Yeah. Yeah. And judging by the current NOS standings, it appears the D-backs are definitely outworking the Dodgers and just have better players. So we'll see how that goes. 

TONY: 04:46 

It's great when people talk about baseball in April [laughter]. There's only like 142 games left, so. 

BRIAN: 04:53 

This thing's almost over, Tony. I don't know what you're talking about. They got this thing wrapped up. 

TONY: 04:57 

Uh-huh.[music] 

BRIAN: 05:00 

In both of your backgrounds, you've done a wide range of things. We just heard you both kind of explain that. But what I'd like to hone in on or at least start with is this concept of enabling people in analytics. And sort of as a side to that, there's this real sort of conversation that we're hearing a lot of in terms of, do you enable people or do you do the work for them, right? And I think that it's kind of an interesting one. And the answer's probably somewhere in the middle. But I'd love to hear kind of, first of all, your thoughts on what that looks like? What does enablement mean to you? How have you gone about it? And then maybe some of your philosophy of where do you fall on the enable verse do spectrum? So Mark, let's start with you on that one. 

MARK: 05:46 

Well, thank you. On the spectrum, I probably stand a little bit to the left of enabling just slightly. But had the discussion with Chris Love in Community about the boundary between doing someone's work and helping them learn. Well, Joe Lipski had said that example workflows have no harm in supplying them, but it's best to learn Alteryx by doing. I'm part of that camp. And so in helping people and feeding people's failures or fear of failure by showing them that it's okay to fail, here's an approach that might work for you. I've often been told that didn't work, but can you help me do this better? The fear of failure, if we show people that it's okay to try things, and with Alteryx you will go and try option one, option two, option three, and that's okay. 

MARK: 06:51 

So in the enabling versus doing I like to get in and help people. But more so I like to see people evolve from that. And so we'll see people like Deborah Diesel, who's asking questions and us helping her out. And now I see her doing the same thing and paying it forward. So if we're going to try to scale the Community and get up to 100,000 solutions there for people, I think that we're going to see a mixture of both. And I think it was you, Bryan, that was helpful in setting us forward for creating knowledge-base articles. So that once we have a critical mass of knowledge out there in Community that we'll be able to go and see more people learning from the Community without necessarily asking for help.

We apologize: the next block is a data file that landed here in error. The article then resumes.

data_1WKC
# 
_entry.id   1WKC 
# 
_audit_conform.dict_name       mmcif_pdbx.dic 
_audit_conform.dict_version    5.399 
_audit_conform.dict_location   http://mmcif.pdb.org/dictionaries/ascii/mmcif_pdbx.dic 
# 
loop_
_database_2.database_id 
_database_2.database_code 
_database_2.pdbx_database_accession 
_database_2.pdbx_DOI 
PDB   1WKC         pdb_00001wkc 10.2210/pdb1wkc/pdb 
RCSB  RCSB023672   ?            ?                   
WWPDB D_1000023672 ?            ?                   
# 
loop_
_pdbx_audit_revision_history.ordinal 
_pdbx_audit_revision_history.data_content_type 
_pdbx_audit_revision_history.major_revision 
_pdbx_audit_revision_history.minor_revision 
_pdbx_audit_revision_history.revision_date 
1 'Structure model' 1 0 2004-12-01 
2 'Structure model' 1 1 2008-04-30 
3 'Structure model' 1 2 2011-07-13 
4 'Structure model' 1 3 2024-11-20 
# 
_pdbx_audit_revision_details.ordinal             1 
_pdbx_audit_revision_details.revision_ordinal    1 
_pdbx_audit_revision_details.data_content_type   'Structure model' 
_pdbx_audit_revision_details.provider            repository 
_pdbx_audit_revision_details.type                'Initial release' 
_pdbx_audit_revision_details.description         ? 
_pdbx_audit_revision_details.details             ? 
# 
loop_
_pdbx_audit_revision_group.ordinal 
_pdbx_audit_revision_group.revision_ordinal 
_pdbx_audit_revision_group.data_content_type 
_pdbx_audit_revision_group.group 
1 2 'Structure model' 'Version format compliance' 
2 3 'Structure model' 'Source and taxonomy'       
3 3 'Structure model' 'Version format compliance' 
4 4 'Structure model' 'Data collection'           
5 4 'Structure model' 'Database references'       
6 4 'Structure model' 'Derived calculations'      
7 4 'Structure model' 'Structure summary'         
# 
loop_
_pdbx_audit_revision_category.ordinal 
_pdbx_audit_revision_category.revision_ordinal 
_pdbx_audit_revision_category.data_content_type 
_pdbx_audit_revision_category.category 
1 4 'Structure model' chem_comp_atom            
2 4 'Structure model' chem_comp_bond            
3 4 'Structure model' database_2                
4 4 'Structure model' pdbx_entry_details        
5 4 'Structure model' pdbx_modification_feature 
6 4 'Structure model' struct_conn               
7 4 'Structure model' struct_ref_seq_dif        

BRIAN: 07:48 

Yeah. And Tony, I know that you have a background here at Alteryx, anyway, of customer support. You've done solutions consulting. Now you're doing a little bit of account management. I mean, where do you see yourself fitting on the spectrum? Because those are kind of three distinct and separate disciplines. But they also have some overlap. So where does enable versus do fall in those types of roles that you've sort of experienced? 

TONY: 08:16 

Yeah. And you know, it's a really interesting question. It's something we always talk about here internally on our technical side. How do we best support our clients? And we really fall more on the enablement. We want to teach someone to fish rather than give them the fish themselves. And really the way we do that is through a number of different avenues. Whether that's through the Community site, onsite trainings, or working sessions. During these sessions, you really want to teach people how to use the tool. And really, it comes back down to, who are our clients? Are they naturally curious people, they want to go ahead and learn the tool on their own? Or maybe they need something a little bit more structured. 

TONY: 08:56 

So I think when you talk about the enablement versus the doing thing, like I was saying, always try to enable first. But there are certain circumstances, in customer support, maybe the server goes down. You're going to have to hop on, you're going to have to troubleshoot it yourself and maybe provide them a result. Whereas if they're asking about how to design something in a workflow, you really want to push them to the right tools. Give them some material that they can learn from. And they'll acquire a different skill moving forward. So it just really comes down to the question at hand and then what the type of persona is that you're really working with. 

BRIAN: 09:29